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Woodturning News: General News

NEW HAMPSHIRE MAGAZINE: Donna Zils Banfield Turns Simple Bowls into Works of Art (October 2016)

Friday, September 16, 2016   (0 Comments)
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NEW HAMPSHIRE MAGAZINE: Donna Zils Banfield Turns Simple Bowls into Works of Art (October 2016)

Pick up a wood bowl turned by Donna Zils Banfield and you’ll find it’s lighter than you might expect. Some of her bowls are so thin they become translucent on the edges. Her newest works have cutout shapes, usually leaves, which create a contrast between the colorful painted outside of the vessel and the natural wood interior. Yes, she’s not your usual woodturner.

Banfield jumped careers mid-stream when the business of lawyering became less pleasant than the thought of staying home to work with wood. The turn began in 2002 when her husband gave her a boost by gifting her a lathe and a few tools. Within six weeks, she had outgrown the tools and was looking for more professional equipment. She worked even harder to perfect the craft. One day in 2004, before her husband had finished saying, “Why don’t you close your practice,” she was composing a letter in her head to notify her clients. It could have started, “I have decided to live a life less ordinary.” That’s the signature she puts on her pieces now that woodturning and carving are her full-time occupation. She was juried into the League of New Hampshire Craftsmen in 2010.

Banfield works in her Derry studio, using a gouging tool to shape the perfect curve from rim to foot out of bowl blocks. The 5-inch lengths of logs are about 6 to 15 inches in diameter. “I thought originally I would have to out-muscle the wood, but that is not the case,” she says. “With proper body mechanics, the tools become an extension of my body.” As the wood, inside and out, gives way to the sharp tool, she claims it is a Zen-like experience.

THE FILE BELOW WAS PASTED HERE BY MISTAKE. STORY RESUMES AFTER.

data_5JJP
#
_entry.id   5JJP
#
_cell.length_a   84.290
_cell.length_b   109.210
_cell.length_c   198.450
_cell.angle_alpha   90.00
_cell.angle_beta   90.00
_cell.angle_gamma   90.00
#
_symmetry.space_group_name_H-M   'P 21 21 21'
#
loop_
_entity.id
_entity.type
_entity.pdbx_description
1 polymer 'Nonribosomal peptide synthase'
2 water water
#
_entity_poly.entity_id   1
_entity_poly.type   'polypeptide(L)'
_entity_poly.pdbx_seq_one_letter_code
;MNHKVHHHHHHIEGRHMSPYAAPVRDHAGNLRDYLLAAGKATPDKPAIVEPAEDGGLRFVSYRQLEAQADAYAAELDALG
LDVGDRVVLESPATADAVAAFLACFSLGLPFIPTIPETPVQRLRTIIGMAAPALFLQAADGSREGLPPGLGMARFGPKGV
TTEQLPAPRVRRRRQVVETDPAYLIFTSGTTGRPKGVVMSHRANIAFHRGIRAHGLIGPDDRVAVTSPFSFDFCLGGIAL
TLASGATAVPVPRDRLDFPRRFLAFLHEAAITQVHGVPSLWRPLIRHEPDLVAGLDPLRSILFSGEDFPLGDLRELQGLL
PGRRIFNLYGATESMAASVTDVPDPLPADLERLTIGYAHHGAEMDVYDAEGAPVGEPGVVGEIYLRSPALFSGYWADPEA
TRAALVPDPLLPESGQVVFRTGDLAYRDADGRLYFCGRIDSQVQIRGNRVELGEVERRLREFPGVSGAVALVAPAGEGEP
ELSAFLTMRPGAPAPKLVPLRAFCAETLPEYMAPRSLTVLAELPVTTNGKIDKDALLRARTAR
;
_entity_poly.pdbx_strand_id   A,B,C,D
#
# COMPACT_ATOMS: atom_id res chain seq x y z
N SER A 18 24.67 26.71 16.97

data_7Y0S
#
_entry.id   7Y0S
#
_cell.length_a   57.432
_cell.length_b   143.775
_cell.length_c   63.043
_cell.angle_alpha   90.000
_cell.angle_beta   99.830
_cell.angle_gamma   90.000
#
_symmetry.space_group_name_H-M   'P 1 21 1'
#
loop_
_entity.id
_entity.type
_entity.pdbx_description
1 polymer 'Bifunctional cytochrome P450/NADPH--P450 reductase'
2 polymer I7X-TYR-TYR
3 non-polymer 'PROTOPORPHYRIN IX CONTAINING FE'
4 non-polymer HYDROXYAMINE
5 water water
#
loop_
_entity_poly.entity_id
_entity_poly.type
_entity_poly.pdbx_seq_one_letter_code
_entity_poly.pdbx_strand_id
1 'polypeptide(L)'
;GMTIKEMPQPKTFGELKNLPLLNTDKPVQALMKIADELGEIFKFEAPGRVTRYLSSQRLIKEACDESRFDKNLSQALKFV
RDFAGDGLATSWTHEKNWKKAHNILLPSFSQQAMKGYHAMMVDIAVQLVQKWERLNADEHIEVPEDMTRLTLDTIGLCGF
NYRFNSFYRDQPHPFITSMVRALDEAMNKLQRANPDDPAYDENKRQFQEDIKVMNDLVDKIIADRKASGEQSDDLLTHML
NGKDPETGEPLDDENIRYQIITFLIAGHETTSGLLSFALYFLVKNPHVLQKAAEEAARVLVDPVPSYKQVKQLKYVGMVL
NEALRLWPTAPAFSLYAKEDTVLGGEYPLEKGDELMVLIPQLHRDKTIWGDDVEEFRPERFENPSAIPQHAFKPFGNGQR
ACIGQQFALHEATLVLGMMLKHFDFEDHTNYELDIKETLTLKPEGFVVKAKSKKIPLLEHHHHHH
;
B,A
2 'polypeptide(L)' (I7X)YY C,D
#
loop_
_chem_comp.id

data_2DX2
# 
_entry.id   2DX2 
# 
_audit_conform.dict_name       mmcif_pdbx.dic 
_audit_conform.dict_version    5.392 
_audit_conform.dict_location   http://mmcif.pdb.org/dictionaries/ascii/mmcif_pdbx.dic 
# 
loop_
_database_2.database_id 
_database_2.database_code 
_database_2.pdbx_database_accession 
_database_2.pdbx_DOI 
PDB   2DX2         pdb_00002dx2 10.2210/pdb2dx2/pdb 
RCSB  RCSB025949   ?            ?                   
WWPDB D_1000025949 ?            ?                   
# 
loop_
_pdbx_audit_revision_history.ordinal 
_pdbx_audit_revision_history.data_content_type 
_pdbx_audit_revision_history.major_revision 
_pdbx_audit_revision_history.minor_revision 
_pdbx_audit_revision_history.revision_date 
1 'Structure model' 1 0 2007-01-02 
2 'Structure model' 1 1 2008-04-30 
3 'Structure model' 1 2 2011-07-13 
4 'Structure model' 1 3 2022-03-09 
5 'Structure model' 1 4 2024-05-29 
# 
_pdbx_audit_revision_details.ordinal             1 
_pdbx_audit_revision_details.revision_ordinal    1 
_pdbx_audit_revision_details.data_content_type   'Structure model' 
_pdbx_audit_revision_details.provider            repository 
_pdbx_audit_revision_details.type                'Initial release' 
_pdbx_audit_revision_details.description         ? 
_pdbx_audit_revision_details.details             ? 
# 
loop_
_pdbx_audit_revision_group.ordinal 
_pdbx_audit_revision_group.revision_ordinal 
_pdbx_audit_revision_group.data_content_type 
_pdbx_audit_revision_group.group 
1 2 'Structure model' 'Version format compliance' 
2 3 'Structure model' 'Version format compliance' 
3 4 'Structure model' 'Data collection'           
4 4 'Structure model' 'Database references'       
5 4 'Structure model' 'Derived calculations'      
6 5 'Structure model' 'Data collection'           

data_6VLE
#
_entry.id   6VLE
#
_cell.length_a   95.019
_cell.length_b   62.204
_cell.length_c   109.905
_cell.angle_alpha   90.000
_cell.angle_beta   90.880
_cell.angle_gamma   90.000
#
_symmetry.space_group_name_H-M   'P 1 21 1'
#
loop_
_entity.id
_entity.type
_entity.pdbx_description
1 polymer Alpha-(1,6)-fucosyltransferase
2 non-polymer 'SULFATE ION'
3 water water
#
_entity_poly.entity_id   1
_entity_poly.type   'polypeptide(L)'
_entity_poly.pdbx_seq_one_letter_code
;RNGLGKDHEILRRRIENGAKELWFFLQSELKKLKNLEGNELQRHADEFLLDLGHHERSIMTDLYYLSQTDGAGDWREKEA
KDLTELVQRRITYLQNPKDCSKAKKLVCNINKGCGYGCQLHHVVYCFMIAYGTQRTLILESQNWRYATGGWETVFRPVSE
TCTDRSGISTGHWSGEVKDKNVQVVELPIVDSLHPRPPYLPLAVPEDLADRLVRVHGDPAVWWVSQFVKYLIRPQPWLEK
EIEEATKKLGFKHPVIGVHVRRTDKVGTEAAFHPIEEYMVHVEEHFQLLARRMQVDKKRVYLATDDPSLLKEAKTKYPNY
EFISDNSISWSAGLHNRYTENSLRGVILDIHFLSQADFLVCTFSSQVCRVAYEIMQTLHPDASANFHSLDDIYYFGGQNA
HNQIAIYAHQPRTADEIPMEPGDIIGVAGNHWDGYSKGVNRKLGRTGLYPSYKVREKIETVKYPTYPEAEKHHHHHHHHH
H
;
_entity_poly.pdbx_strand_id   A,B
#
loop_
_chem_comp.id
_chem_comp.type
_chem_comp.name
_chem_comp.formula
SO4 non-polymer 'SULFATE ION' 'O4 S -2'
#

In addition to expert turning, Banfield often textures the surfaces of vessels and bowls with a technique called pyro-engraving. She uses a micro-ball wood-burning tip to render the surface of the wood black and mottled, which is in sharp contrast to the natural cherry or maple. A few bowls also have leaves on the inside burnished with 23k-gold leaf as a focal point — it’s a signature of her work. The leaf shapes throughout the piece are defined with sharp cutting tools. In fact, she says, keeping your tools honed is the key to success and an art in itself.

Banfield does most of the final carving when she wants time away from noisy machines, but still, most of her pieces at this time are purely functional turned salad bowls and natural edge vessels, each only as thick as practically demands. Her bowls can be found at most League of New Hampshire Craftsmen retail outlets across the state. Prices range from $100 to $350 for bowls to $1,500 for carved vessels. In addition, she offers private woodturning classes in her Derry workshop.

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